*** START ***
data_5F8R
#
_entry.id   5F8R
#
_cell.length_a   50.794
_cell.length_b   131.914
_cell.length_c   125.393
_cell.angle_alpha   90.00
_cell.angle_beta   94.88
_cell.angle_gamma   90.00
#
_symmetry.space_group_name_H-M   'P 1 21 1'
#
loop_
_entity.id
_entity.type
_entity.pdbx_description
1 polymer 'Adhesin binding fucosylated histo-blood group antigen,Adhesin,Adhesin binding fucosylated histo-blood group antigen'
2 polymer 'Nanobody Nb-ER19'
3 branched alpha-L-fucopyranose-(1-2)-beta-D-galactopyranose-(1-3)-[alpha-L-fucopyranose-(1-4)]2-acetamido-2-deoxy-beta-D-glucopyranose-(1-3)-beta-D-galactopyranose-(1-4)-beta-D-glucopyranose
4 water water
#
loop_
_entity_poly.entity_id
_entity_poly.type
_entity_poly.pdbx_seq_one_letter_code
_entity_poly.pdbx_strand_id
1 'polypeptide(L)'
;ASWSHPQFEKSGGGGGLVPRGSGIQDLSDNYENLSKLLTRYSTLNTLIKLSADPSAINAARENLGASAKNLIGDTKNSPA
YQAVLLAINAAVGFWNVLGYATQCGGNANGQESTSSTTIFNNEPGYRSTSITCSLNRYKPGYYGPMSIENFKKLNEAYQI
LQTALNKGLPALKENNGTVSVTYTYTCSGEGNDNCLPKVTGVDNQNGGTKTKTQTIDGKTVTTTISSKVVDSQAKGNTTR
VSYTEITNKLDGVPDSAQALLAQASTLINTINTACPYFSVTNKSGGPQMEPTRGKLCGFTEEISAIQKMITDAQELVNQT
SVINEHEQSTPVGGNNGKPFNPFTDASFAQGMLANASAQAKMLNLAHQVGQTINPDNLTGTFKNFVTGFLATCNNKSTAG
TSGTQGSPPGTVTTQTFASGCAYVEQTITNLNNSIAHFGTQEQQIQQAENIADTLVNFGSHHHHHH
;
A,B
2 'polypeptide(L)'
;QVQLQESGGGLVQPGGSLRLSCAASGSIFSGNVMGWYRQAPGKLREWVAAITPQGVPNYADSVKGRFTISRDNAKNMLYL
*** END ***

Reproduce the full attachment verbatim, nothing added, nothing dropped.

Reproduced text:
data_5F8R
#
_entry.id   5F8R
#
_cell.length_a   50.794
_cell.length_b   131.914
_cell.length_c   125.393
_cell.angle_alpha   90.00
_cell.angle_beta   94.88
_cell.angle_gamma   90.00
#
_symmetry.space_group_name_H-M   'P 1 21 1'
#
loop_
_entity.id
_entity.type
_entity.pdbx_description
1 polymer 'Adhesin binding fucosylated histo-blood group antigen,Adhesin,Adhesin binding fucosylated histo-blood group antigen'
2 polymer 'Nanobody Nb-ER19'
3 branched alpha-L-fucopyranose-(1-2)-beta-D-galactopyranose-(1-3)-[alpha-L-fucopyranose-(1-4)]2-acetamido-2-deoxy-beta-D-glucopyranose-(1-3)-beta-D-galactopyranose-(1-4)-beta-D-glucopyranose
4 water water
#
loop_
_entity_poly.entity_id
_entity_poly.type
_entity_poly.pdbx_seq_one_letter_code
_entity_poly.pdbx_strand_id
1 'polypeptide(L)'
;ASWSHPQFEKSGGGGGLVPRGSGIQDLSDNYENLSKLLTRYSTLNTLIKLSADPSAINAARENLGASAKNLIGDTKNSPA
YQAVLLAINAAVGFWNVLGYATQCGGNANGQESTSSTTIFNNEPGYRSTSITCSLNRYKPGYYGPMSIENFKKLNEAYQI
LQTALNKGLPALKENNGTVSVTYTYTCSGEGNDNCLPKVTGVDNQNGGTKTKTQTIDGKTVTTTISSKVVDSQAKGNTTR
VSYTEITNKLDGVPDSAQALLAQASTLINTINTACPYFSVTNKSGGPQMEPTRGKLCGFTEEISAIQKMITDAQELVNQT
SVINEHEQSTPVGGNNGKPFNPFTDASFAQGMLANASAQAKMLNLAHQVGQTINPDNLTGTFKNFVTGFLATCNNKSTAG
TSGTQGSPPGTVTTQTFASGCAYVEQTITNLNNSIAHFGTQEQQIQQAENIADTLVNFGSHHHHHH
;
A,B
2 'polypeptide(L)'
;QVQLQESGGGLVQPGGSLRLSCAASGSIFSGNVMGWYRQAPGKLREWVAAITPQGVPNYADSVKGRFTISRDNAKNMLYL